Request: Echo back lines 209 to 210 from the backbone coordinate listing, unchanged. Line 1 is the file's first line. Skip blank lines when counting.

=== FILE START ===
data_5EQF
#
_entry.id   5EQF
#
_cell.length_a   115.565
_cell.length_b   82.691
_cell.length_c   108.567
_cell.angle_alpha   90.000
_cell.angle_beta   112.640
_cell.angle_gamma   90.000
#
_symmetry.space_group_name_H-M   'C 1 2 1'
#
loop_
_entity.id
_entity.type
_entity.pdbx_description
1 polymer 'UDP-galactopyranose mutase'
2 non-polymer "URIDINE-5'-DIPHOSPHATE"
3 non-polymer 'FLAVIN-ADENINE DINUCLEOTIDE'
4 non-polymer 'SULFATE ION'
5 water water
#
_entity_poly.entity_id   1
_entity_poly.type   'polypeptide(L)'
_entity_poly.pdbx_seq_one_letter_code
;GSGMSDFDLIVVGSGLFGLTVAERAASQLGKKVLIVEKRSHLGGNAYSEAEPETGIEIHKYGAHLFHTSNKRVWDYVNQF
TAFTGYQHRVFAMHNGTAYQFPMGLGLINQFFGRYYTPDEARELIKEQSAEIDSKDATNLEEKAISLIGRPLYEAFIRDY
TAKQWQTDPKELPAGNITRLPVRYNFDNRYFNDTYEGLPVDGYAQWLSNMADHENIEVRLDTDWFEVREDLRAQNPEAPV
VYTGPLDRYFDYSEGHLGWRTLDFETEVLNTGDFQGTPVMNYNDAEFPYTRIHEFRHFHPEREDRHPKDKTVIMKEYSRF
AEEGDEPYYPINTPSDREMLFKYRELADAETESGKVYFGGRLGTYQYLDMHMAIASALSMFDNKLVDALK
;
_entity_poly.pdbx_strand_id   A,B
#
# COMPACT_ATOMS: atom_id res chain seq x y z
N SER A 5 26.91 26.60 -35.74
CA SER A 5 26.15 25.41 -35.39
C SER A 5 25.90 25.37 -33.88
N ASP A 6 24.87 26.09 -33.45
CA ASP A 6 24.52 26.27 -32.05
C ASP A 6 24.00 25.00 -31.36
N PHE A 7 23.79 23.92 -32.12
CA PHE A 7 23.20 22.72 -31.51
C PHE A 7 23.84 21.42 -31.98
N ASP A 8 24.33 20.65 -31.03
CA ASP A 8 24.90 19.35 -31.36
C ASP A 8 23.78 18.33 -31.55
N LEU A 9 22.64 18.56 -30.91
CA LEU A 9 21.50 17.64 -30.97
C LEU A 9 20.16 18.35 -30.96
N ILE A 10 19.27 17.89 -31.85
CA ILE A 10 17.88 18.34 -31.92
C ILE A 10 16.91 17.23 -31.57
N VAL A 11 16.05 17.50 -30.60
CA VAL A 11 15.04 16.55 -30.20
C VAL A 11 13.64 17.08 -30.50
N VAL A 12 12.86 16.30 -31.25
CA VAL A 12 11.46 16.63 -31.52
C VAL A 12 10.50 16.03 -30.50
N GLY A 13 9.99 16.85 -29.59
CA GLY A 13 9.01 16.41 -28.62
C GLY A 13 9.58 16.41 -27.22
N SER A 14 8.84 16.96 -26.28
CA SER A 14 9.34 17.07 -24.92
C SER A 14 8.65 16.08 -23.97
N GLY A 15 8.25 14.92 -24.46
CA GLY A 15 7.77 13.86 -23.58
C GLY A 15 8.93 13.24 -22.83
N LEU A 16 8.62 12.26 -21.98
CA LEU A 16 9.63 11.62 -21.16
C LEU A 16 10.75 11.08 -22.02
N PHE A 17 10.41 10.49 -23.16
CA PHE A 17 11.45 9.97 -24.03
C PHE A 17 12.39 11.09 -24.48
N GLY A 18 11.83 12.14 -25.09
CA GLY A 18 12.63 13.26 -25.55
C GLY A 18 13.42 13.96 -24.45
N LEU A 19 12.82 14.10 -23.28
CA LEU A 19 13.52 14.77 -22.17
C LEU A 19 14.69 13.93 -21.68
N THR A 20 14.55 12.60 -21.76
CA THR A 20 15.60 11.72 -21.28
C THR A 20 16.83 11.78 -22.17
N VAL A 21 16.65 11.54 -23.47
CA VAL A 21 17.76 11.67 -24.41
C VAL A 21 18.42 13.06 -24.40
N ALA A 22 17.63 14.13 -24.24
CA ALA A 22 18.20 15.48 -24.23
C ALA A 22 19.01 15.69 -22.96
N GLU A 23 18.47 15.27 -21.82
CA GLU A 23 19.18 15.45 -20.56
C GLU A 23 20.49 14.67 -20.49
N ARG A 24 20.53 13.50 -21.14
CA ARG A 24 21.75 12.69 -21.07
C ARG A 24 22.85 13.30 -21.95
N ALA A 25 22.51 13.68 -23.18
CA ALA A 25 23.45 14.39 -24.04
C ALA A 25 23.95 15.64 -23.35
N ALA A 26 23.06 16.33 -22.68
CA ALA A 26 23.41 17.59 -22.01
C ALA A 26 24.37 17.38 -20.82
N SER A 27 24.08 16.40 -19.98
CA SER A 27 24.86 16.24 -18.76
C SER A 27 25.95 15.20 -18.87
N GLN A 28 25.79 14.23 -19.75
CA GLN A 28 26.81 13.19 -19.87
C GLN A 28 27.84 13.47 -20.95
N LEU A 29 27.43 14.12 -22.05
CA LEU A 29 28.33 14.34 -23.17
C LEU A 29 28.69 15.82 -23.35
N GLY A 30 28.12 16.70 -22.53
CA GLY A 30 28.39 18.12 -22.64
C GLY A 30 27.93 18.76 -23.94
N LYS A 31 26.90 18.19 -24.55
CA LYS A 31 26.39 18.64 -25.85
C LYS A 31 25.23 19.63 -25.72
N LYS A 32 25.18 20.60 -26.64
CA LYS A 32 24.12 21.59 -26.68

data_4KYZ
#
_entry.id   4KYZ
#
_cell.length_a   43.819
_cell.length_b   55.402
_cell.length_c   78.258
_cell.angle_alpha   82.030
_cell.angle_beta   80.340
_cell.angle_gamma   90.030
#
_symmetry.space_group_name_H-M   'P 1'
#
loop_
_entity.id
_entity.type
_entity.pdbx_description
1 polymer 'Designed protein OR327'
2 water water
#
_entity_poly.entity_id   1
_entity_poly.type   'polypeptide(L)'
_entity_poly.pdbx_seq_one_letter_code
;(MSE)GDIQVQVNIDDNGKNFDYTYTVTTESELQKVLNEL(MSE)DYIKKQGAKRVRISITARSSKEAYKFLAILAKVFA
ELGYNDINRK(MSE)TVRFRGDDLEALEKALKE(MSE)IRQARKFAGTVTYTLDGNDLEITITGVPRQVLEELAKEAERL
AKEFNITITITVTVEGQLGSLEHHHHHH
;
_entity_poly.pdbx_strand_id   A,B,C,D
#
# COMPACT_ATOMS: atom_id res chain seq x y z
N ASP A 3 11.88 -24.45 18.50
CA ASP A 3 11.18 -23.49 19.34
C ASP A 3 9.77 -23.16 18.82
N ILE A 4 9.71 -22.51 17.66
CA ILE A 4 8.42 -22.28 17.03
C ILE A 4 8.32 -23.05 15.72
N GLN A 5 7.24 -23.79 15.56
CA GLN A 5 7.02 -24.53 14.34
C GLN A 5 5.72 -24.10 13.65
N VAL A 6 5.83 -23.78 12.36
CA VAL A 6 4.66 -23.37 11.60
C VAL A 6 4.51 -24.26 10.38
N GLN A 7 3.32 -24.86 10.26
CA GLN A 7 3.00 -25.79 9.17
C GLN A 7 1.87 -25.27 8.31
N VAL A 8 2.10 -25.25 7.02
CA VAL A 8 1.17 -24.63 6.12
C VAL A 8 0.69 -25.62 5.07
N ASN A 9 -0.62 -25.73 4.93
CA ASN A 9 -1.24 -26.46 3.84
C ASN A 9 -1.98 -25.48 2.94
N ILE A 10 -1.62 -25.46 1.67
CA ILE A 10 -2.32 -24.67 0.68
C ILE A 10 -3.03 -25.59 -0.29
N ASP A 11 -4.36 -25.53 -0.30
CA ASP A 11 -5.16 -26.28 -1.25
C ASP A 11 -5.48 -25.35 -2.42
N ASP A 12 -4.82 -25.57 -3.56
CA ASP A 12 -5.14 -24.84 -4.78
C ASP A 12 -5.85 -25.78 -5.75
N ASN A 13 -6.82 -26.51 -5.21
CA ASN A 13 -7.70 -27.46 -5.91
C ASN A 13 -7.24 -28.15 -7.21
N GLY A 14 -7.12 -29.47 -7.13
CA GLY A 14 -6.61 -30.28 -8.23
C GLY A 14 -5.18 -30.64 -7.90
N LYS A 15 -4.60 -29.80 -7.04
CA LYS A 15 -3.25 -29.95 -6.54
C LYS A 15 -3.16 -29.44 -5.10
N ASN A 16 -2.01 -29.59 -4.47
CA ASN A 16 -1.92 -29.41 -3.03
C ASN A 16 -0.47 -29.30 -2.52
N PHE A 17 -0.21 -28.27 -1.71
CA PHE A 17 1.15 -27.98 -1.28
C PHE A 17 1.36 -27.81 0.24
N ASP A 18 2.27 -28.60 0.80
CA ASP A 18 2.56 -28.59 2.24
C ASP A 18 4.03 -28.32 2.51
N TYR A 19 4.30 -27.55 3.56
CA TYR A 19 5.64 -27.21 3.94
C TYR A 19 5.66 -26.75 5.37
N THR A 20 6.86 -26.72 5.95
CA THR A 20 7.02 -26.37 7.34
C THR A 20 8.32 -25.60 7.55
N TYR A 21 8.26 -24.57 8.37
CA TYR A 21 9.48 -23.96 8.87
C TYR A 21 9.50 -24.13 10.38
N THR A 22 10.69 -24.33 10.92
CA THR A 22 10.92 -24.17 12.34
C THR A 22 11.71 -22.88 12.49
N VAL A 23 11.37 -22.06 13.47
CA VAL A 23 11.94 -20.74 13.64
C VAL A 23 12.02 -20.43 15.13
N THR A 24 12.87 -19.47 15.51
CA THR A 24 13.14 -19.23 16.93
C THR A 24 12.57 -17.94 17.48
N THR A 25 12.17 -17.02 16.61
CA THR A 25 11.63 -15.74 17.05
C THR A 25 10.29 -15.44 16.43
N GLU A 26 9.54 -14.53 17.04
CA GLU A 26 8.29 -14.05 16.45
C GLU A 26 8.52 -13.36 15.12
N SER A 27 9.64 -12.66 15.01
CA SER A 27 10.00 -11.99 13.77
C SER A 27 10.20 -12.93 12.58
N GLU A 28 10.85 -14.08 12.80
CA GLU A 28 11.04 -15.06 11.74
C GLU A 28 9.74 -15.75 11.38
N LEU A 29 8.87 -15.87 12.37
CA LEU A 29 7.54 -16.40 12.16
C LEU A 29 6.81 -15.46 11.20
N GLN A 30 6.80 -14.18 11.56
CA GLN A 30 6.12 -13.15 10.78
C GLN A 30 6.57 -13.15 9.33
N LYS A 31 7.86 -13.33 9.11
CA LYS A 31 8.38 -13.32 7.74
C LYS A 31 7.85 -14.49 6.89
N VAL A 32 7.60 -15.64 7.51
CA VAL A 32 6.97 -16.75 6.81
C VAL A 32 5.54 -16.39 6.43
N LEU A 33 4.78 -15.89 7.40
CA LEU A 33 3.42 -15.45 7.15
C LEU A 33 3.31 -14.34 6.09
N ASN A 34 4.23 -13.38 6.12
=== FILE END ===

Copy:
N VAL A 23 11.37 -22.06 13.47
CA VAL A 23 11.94 -20.74 13.64